While going heavy on profane inanity, the movie does nothing to justify the "R" for fun-seeking adults by capitalizing on the alluring possibilities of the title character, a voluptuous robot embodied by Dorothy R. Stratten, a promising starlet whose career ended tragically a year ago when whe was murdered by her estranged husband. A statuesque platinum blond slinking about in a backless silver jump suit, Galaxina might have stepped out of a port movie set in a Swedish massage parlor. At the same time, she’s wired to administer discouraging electric shocks to crew members who try to get a little familiar.
The potentially funny aspects of the crew’s dependence and fixation upon Galaxina are undermined by limiting her to a single suitor, an officer played by Stephen Macht, and by revealing that she’s easily capable of humanizing her own nature, once the infatuation proves mutual. Since the romantic problem is nonexistent, there’s also no ground for romantic comedy.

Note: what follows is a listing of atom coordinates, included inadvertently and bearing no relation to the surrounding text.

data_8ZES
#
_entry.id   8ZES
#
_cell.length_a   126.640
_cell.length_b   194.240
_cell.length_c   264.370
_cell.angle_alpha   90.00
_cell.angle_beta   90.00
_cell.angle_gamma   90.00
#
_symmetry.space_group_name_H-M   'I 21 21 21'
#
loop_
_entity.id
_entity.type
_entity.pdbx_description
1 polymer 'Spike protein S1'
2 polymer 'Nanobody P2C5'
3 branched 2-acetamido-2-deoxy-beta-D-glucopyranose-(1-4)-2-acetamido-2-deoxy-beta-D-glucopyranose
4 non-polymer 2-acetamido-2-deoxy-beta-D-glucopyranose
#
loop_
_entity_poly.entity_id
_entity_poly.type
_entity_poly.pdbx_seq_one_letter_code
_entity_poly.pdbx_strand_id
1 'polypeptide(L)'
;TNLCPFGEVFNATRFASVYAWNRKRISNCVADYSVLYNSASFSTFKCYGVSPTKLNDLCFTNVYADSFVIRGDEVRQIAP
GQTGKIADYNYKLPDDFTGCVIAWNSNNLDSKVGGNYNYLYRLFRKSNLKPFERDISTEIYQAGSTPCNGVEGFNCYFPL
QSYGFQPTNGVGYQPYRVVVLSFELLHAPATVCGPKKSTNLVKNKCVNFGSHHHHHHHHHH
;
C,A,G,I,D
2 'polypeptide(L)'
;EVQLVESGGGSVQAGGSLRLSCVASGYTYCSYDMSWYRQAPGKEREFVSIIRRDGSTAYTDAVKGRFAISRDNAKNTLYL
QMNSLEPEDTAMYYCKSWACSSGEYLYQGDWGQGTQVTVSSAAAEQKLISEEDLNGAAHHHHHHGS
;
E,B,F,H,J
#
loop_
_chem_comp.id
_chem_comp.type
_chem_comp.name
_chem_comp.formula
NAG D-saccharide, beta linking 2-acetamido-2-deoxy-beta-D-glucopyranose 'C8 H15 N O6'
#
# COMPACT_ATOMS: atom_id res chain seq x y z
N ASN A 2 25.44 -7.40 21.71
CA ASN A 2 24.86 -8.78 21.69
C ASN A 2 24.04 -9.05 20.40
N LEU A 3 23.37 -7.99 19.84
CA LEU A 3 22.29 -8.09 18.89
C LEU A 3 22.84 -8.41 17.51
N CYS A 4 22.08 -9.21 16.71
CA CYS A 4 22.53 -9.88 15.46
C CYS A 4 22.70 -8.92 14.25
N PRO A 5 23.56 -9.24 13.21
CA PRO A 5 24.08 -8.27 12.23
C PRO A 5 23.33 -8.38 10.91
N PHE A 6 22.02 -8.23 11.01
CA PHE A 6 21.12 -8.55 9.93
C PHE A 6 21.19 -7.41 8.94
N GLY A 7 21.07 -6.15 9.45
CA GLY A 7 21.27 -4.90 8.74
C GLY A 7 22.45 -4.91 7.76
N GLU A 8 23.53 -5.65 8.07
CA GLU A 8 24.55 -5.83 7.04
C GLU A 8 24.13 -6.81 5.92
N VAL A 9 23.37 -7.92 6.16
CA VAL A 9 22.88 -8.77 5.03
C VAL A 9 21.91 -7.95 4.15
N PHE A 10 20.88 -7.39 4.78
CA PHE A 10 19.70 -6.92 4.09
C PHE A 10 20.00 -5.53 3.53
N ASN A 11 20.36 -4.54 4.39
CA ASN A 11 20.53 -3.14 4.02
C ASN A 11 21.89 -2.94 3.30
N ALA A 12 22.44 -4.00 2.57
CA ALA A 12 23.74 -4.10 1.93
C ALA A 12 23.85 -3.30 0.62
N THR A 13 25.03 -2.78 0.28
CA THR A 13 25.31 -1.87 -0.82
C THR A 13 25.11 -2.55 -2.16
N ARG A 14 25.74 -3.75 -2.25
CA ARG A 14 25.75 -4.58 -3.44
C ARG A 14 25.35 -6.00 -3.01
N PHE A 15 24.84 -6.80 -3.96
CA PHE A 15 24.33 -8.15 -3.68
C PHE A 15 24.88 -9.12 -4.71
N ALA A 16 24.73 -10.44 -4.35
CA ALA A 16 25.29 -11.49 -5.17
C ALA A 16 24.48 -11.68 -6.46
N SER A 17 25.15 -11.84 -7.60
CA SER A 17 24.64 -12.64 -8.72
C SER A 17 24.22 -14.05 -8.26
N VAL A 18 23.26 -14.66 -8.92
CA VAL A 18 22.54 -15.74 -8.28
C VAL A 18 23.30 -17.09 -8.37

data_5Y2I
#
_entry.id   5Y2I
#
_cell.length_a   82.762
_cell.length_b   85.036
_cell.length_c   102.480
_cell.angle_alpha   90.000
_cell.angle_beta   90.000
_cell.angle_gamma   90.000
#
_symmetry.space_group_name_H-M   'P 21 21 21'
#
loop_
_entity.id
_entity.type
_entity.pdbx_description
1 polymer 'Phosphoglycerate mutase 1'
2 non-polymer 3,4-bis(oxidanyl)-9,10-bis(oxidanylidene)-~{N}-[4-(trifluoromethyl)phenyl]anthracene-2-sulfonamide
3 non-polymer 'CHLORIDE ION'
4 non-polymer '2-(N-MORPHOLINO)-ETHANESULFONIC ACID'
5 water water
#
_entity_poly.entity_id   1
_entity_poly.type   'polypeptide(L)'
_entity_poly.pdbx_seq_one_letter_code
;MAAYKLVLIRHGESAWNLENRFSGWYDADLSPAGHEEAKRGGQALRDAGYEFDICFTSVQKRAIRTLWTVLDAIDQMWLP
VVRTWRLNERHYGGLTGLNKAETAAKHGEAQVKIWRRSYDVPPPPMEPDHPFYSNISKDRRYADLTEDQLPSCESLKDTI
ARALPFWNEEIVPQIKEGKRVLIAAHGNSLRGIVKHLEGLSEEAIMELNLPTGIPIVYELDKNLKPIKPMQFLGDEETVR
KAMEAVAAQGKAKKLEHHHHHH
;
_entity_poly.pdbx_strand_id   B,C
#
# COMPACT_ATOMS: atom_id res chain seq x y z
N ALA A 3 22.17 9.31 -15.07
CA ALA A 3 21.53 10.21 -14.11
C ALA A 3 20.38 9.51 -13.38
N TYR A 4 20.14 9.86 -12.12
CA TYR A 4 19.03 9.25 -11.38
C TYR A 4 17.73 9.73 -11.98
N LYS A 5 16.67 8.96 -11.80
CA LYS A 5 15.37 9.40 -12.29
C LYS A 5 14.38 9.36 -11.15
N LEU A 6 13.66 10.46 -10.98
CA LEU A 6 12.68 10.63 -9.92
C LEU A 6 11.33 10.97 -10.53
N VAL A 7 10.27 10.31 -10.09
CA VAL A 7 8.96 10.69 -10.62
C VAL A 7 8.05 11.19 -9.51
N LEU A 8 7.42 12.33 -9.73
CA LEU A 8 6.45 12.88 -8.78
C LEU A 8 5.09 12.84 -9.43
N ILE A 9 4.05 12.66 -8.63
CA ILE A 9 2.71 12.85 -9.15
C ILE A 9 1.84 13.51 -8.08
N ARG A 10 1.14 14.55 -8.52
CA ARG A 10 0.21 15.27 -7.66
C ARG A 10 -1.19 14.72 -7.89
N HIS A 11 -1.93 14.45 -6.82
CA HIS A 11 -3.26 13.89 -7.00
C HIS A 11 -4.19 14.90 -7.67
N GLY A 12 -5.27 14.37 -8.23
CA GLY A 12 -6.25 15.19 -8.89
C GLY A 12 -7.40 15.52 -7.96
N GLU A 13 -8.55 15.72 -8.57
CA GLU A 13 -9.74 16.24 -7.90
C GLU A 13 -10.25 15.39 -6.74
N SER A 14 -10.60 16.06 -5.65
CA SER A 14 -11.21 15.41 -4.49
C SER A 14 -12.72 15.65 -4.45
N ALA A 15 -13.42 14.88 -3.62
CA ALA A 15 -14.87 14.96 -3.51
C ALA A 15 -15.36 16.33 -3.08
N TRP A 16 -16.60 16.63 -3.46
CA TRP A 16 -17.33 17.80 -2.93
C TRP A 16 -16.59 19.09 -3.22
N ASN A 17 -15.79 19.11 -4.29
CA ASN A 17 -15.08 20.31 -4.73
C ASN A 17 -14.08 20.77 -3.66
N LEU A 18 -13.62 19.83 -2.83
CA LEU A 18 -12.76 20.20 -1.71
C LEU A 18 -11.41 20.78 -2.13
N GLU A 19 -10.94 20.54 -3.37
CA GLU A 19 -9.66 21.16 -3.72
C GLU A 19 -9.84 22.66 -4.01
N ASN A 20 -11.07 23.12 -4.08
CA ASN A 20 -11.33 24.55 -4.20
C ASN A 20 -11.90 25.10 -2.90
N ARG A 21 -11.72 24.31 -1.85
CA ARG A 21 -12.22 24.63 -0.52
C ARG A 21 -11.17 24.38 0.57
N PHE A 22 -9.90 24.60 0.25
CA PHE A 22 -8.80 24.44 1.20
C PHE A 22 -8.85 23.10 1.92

Stratten had completed a featured role in the unreleased Peter Bogdanovich film, "They All Laughed." Her niche in movie history is now dependent on that credit, since " Galaxina " seems content to keep her under wraps. There’s obviously an impressive physique encased in that inelegant jump suit, and when she finally gets a chance to speak in the last half of the film, Stratten also sounds attractive -- rather like a subdued echo of Marie Wilson as My Friend Irma. Nevertheless, " Galaxina " is too bumptious to showcase sex appeal effectively. Dorothy Statten remains the most conspicuose throwaway in a picture that mistakes facetiousness for cleverness.
NAMES & FACES
Boston Globe - April 30, 1980
This year’s sexiest girl-next-door is from the country next door, according to Playboy Magazine. Dorothy Stratten of Vancouver, B.C., was named 1980 Playmate of the Year yesterday, the first Canadian to win the title since it was established 21 years ago by Hugh Hefner’s magazine for men. The blonde 20-year-old actress, who was Miss August 1979, claimed a $25,000 check and almost $175,000 worth of prizes.
PLAYMATE OF YEAR MURDERED, ESTRANGED HUSBAND IS A SUICIDE
Boston Globe - August 15, 1980
Author: United Press Intrnational
Playboy magazine’s 1980 Playmate of the Year, Dorothy Stratten , was shotgunned to death late yesterday, apparently by her estranged husband who then committed suicide, police said today.
The husband, Paul Sneider, 29, was apparently despondent over her decision to pose nude for the magazine, according to friends.